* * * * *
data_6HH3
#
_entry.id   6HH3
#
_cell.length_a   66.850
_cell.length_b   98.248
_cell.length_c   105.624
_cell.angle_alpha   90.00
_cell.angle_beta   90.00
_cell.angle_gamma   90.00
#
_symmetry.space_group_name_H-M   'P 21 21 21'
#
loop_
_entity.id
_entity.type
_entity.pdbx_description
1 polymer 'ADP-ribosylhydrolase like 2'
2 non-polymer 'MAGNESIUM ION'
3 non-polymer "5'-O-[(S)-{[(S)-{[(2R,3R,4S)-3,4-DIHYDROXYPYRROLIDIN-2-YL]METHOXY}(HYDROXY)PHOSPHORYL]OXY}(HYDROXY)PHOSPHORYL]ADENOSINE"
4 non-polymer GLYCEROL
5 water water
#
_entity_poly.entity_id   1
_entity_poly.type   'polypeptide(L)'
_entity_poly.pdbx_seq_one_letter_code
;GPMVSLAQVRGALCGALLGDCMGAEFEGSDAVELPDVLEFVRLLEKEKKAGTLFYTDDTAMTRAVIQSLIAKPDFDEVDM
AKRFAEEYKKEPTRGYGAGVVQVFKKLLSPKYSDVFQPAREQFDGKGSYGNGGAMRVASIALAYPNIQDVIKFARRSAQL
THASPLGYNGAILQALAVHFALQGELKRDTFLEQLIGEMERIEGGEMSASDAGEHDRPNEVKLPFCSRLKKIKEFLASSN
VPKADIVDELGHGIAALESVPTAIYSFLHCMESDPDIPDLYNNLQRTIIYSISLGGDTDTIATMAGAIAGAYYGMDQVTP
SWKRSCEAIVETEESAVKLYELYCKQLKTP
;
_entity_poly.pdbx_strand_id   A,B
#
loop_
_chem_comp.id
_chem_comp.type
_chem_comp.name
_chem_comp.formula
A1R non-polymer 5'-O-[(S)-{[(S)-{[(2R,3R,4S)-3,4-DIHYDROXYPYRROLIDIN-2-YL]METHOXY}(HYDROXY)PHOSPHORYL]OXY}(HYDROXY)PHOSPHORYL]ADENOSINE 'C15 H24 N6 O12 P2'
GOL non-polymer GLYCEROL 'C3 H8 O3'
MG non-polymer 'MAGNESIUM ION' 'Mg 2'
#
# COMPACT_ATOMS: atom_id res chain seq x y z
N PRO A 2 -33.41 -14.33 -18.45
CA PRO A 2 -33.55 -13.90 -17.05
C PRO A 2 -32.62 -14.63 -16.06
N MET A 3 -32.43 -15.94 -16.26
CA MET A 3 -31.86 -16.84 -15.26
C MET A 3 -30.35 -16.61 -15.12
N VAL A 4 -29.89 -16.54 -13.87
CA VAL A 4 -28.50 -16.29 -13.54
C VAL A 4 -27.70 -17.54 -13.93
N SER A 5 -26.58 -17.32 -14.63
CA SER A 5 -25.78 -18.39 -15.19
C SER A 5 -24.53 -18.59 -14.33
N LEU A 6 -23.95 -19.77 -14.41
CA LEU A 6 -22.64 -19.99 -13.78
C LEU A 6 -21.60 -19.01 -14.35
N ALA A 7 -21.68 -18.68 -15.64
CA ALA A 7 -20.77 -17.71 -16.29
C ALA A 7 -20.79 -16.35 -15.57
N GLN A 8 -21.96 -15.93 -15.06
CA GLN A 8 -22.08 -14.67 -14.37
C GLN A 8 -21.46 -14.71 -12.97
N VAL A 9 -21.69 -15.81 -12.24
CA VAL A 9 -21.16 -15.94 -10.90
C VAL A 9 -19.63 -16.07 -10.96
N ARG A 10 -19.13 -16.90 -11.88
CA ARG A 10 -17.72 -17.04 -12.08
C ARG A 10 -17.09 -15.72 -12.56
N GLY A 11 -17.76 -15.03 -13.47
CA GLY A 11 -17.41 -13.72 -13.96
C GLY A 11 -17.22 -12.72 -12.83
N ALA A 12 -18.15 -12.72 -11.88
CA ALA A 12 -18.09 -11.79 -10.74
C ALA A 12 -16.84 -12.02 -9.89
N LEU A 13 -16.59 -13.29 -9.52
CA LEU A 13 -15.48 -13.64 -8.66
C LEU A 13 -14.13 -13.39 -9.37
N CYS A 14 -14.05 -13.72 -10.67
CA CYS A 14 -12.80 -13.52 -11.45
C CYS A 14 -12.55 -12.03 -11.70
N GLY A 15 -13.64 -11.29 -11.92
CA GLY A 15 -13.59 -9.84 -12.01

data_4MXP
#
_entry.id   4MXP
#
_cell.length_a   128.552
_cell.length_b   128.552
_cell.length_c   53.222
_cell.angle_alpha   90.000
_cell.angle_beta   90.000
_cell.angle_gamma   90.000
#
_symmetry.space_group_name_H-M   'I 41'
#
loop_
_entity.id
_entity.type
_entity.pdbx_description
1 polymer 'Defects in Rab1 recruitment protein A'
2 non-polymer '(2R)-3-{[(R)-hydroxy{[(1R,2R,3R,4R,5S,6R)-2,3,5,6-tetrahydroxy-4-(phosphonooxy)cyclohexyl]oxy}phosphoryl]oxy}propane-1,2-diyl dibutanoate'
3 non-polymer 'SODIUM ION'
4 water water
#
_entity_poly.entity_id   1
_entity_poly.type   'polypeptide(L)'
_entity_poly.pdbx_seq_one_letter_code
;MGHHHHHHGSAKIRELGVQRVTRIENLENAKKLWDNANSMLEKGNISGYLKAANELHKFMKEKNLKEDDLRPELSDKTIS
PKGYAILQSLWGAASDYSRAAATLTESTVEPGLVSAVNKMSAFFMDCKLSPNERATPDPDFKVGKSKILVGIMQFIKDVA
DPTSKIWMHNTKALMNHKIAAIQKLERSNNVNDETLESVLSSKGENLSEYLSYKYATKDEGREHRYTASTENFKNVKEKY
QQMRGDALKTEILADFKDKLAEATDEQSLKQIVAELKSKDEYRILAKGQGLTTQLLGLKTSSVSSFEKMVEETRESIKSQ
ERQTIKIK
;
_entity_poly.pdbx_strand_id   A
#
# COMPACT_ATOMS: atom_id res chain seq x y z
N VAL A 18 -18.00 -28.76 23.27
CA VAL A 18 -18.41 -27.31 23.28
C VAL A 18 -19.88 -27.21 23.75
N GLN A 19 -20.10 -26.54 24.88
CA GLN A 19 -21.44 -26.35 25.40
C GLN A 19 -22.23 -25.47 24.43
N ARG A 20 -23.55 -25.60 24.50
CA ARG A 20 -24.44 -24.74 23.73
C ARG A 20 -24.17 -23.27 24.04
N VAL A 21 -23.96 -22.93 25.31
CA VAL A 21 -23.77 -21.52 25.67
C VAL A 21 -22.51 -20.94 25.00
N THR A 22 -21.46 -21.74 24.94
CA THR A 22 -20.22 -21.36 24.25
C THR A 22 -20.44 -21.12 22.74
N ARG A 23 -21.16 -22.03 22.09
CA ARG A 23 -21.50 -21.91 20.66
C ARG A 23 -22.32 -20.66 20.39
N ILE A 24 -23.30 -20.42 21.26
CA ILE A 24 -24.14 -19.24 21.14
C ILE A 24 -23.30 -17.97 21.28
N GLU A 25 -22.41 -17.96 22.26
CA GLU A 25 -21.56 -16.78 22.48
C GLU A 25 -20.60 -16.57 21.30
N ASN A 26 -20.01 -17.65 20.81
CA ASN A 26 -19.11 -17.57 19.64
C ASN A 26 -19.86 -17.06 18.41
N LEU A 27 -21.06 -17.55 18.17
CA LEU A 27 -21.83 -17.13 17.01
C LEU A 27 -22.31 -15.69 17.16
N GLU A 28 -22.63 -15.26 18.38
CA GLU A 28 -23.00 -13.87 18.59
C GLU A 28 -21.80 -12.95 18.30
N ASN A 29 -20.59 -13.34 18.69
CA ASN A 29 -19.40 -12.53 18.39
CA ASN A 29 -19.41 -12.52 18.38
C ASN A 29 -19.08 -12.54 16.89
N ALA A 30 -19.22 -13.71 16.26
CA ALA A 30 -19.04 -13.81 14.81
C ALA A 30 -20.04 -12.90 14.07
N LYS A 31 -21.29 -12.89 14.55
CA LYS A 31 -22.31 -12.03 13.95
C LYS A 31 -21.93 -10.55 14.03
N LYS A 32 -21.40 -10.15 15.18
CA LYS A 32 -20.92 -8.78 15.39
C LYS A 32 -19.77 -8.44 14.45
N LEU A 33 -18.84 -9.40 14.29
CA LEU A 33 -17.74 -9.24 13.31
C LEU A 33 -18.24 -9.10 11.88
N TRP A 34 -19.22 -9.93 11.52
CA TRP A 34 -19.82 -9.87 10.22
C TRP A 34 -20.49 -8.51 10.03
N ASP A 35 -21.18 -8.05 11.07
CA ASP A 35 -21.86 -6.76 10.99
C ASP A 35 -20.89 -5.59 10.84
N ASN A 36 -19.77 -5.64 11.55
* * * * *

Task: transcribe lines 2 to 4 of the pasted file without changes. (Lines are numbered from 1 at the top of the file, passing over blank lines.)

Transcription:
#
_entry.id   6HH3
#